After a federal judge denied a Puerto Rico power company's request to loan US$1 billion, the federal control board representing the U.S. territory has put in a request for a loan amounting to US$300 million for Puerto Rico’s power company, warning the island would have to start rationing electricity.
On Friday, the control board announced that it is still reviewing the plans as part of its overall fiscal plan, further extending the deadline to approve those by over a month.
The Caribbean island is still recouping from the effects of Hurricane Maria that left the island destroyed in September, and more recently, blackouts resulting from a power station blast. Currently, nearly 400,000 customers don't have access to electricity, according to the Associated Press.
Ernesto Sgroi, president of the governing board of Puerto Rico's Electric Power Authority, said the reduction in power generation would start Sunday and is not expected to interrupt service. However, the reduction could destabilize a power grid still being repaired after it was heavily damaged by Hurricane Maria.
"Without the loan, and given the potential risk to its operations, we have no other responsible option than to begin implementing a limited operational emergency plan," Sgroi said, according to the Associated Press. "We fear this setback will result in the exacerbation of human hardship as potable water, power for medical procedures, communications and open schools are at risk of disappearing again."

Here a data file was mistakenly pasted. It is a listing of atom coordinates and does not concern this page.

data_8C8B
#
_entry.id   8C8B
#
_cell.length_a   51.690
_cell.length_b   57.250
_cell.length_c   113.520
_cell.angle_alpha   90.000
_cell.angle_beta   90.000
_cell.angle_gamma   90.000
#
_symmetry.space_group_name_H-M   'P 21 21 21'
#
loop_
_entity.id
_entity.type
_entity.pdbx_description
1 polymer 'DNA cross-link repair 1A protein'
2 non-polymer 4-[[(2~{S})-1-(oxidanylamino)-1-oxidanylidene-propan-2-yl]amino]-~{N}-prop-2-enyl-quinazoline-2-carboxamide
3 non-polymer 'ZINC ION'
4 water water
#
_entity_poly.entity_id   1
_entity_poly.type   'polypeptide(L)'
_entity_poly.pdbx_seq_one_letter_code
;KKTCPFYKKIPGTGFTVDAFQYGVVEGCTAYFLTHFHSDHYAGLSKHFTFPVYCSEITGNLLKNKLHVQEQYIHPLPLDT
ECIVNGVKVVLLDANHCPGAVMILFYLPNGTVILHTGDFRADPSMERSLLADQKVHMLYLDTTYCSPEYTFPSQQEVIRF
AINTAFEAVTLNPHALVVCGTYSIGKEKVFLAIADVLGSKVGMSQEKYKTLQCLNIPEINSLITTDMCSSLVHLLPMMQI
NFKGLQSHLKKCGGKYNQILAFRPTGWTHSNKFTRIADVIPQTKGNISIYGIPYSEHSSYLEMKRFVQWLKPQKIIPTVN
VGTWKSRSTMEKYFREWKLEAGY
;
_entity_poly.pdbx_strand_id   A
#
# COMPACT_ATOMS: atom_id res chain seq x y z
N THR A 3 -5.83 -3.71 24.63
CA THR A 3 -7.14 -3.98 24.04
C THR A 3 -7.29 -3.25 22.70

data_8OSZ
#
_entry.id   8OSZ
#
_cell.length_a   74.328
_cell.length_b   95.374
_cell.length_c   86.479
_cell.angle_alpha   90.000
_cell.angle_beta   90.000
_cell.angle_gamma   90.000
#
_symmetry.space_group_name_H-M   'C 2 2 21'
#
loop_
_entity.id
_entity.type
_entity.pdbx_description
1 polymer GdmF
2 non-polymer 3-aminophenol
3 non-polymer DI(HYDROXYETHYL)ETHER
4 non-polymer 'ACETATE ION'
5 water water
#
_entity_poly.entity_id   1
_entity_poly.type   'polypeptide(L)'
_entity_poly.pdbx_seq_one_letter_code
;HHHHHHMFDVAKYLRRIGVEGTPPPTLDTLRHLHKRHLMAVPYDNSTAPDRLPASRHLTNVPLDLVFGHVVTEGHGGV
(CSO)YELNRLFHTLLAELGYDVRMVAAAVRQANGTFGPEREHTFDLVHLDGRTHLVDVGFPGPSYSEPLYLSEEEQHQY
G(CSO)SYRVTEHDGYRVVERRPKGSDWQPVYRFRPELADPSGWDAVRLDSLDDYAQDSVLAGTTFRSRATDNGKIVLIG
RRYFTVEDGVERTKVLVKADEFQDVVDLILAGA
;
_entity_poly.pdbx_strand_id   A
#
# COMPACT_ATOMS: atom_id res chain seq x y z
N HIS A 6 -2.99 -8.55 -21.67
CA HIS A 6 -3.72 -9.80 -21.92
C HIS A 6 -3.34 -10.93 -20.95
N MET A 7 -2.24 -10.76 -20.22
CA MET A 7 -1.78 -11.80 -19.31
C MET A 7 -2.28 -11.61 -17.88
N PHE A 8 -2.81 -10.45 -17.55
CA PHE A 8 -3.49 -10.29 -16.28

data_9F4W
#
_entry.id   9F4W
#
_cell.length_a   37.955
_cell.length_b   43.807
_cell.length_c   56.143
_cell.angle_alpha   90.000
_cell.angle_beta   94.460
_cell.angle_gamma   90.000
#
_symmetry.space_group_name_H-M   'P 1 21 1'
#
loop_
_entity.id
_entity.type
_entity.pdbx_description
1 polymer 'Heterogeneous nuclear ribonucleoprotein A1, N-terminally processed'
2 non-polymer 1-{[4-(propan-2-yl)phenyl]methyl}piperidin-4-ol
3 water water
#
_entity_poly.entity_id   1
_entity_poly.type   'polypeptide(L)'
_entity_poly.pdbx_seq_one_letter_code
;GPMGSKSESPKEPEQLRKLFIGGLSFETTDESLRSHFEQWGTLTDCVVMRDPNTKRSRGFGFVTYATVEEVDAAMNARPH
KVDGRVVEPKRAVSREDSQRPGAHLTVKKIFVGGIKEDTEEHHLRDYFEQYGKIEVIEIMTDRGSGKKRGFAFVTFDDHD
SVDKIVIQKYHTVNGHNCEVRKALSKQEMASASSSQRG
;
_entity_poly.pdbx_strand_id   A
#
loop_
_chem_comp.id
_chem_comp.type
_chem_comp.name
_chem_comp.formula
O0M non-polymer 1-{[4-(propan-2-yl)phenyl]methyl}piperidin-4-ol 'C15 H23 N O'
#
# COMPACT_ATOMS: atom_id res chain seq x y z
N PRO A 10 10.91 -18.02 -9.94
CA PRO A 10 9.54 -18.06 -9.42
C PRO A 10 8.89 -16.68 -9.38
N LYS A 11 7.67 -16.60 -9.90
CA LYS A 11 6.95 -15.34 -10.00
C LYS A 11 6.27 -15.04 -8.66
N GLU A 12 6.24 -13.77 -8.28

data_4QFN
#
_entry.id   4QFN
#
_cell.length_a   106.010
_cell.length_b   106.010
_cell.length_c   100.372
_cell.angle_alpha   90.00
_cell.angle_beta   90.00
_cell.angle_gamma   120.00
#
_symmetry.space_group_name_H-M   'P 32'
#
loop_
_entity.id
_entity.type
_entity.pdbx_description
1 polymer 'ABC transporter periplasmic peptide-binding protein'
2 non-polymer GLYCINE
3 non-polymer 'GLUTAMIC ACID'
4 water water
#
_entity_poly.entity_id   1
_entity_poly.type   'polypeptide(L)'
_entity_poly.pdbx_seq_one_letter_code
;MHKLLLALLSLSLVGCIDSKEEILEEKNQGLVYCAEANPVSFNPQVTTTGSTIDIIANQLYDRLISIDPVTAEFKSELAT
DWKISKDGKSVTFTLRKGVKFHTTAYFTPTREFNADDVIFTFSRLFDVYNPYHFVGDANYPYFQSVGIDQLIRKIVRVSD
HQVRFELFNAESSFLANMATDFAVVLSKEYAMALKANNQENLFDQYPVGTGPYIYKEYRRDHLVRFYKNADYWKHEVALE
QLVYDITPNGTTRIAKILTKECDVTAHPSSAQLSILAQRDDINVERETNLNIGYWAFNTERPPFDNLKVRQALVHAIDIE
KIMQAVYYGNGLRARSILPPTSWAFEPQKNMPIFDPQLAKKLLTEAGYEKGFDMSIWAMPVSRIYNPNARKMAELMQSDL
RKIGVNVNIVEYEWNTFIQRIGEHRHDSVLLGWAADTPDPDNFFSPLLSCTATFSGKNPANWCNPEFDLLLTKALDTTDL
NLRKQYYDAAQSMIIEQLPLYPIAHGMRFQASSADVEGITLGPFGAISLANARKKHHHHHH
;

"Hurricane Maria and decades of underinvestment have left Puerto Rico’s power system in shambles. While more than two thirds of connections have been restored, reliability remains poor, as demonstrated by last weekend’s explosion and power outage in San Juan," Gregory Makoff, a senior fellow with the Canada-based think tank, Centre for International Governance Innovation, wrote in The Hill.
The Puerto Rico Electric Power Authority, Prepa, is valued at US$4 billion but has a debt of approximately US$9 billion.
Earlier in January, Puerto Rican Governor Ricardo Rossello announced that the island's bankrupt power company will be privatized.
Currently Prepa "spends over 60 percent of its budget on buying expensive fuel for inefficient machinery that is 50, 60 years old," Rossello said, according to the Financial Times. He added that Puerto Rico is seeking investments for an efficient operator to churn out profits while also diversifying energy in order to lower costs for customers.
Tesla was among 19 companies that recently submitted proposals for energy projects, he added.